• 4. Slide14 A SiQuENC for developing and communicating REASoNing for AP Physics 1 and 2 Neatly and graphically represent Situation(s) To translate the problem statement into a picture, we 1.underline a portion of the problem statement and then 2.illustrate the feature(s) described by that portion of the problem statement. We repeat steps (1) and (2) until we can understand the problem using just our picture, without referring back to the original problem statement. This tutorial will pause each time a portion of the problem statement is underlined and each time a feature is sketched. ▶️ Click to continue.
• 5. Slide33 A SiQuENC for developing and communicating REASoNing for AP Physics 1 and 2 Neatly and graphically represent Situation(s) To translate the problem statement into a picture, we 1.underline a portion of the problem statement and then 2.illustrate the feature(s) described by that portion of the problem statement. We repeat steps (1) and (2) until we can understand the problem using just our picture, without referring back to the original problem statement. This tutorial will pause each time a portion of the problem statement is underlined and each time a feature is sketched. ▶️ Click to continue. +x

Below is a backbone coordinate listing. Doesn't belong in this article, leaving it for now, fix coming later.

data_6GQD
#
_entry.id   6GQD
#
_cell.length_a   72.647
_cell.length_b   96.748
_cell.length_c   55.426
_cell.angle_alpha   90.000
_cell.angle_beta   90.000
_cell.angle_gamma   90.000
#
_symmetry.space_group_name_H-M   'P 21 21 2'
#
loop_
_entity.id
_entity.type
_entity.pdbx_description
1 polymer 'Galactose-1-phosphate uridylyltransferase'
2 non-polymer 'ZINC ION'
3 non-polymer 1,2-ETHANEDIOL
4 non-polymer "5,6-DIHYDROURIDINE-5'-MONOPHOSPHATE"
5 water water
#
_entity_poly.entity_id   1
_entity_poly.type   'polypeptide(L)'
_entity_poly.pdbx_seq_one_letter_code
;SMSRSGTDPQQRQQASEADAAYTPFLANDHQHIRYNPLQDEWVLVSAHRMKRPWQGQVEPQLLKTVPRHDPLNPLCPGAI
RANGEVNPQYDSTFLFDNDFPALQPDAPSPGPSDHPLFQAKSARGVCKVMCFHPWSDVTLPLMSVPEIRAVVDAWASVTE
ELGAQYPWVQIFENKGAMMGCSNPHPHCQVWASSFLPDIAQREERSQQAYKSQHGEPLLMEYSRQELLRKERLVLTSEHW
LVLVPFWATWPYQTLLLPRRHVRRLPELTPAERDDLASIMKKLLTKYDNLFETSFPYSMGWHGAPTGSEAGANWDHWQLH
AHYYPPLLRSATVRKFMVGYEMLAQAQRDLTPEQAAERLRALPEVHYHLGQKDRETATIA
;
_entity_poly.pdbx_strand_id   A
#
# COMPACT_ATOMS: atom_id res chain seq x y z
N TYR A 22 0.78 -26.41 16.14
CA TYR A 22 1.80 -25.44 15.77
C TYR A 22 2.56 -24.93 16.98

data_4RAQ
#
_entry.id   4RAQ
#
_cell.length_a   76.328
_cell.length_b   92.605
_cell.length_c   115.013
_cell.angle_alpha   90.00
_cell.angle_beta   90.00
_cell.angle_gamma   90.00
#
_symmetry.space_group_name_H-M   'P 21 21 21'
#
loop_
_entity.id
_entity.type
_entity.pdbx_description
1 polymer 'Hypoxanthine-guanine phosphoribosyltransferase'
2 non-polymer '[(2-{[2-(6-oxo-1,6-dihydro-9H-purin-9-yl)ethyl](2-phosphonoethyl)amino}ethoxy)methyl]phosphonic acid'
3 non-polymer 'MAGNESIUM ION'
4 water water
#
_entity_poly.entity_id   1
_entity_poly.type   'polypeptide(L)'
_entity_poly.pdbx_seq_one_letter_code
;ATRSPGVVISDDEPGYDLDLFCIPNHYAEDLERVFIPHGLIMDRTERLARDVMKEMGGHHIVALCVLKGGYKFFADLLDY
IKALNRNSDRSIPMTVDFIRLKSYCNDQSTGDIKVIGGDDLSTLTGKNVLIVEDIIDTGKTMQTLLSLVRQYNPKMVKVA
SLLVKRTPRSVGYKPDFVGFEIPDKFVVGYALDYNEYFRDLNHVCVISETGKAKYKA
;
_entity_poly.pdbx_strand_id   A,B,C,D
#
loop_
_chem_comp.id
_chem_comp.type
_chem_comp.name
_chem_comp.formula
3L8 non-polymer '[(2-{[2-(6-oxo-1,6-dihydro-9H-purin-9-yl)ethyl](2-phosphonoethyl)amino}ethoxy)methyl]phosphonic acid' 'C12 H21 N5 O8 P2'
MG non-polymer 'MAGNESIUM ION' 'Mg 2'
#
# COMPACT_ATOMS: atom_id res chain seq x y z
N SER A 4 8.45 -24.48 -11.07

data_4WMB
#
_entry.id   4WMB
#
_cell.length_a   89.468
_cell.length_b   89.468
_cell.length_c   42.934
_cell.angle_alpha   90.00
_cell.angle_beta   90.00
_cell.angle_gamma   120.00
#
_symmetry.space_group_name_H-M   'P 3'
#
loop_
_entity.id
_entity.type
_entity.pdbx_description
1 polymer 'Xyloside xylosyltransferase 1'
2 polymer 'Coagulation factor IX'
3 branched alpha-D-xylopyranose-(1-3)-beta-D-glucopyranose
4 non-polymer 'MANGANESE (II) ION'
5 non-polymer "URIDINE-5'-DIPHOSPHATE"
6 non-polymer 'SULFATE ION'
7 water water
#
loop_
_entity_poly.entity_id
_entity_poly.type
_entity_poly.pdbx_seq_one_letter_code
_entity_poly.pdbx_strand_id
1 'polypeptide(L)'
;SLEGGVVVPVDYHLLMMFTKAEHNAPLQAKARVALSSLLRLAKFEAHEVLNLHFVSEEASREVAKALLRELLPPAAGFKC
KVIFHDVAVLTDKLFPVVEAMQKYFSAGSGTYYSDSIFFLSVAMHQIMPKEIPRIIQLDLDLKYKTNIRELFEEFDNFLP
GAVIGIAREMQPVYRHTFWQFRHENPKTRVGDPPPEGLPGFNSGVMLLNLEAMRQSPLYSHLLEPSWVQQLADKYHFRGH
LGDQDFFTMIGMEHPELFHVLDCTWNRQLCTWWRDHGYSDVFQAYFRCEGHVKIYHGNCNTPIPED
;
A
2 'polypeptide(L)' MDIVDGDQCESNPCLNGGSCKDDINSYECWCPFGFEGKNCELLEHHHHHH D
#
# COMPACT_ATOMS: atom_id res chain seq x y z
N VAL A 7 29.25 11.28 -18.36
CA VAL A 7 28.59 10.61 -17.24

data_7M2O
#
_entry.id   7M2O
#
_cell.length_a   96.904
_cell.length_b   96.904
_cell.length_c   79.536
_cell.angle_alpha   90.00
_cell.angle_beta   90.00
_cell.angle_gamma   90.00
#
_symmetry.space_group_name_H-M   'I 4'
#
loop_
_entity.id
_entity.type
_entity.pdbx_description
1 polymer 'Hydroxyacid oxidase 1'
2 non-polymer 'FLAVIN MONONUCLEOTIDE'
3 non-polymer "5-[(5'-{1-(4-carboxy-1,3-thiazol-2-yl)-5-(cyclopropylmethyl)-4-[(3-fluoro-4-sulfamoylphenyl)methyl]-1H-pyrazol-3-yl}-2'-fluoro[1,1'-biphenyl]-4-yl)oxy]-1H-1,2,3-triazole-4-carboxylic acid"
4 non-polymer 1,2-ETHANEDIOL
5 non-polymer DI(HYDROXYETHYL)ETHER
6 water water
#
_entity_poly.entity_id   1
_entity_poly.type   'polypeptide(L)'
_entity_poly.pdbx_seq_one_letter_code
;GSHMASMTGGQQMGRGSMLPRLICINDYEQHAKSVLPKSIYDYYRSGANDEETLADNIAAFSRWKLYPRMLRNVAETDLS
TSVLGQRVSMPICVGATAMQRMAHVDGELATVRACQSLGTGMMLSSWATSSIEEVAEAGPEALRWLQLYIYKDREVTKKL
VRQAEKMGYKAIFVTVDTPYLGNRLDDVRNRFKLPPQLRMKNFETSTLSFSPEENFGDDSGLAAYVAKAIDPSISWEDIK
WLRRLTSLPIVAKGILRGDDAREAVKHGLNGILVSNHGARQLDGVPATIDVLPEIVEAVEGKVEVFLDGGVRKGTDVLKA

• 6. Slide15 A SiQuENC for developing and communicating REASoNing for AP Physics 1 and 2 Neatly and graphically represent Situation(s) +x To translate the problem statement into a picture, we 1.underline a portion of the problem statement and then 2.illustrate the feature(s) described by that portion of the problem statement. We repeat steps (1) and (2) until we can understand the problem using just our picture, without referring back to the original problem statement. This tutorial will pause each time a portion of the problem statement is underlined and each time a feature is sketched. ▶️ Click to continue.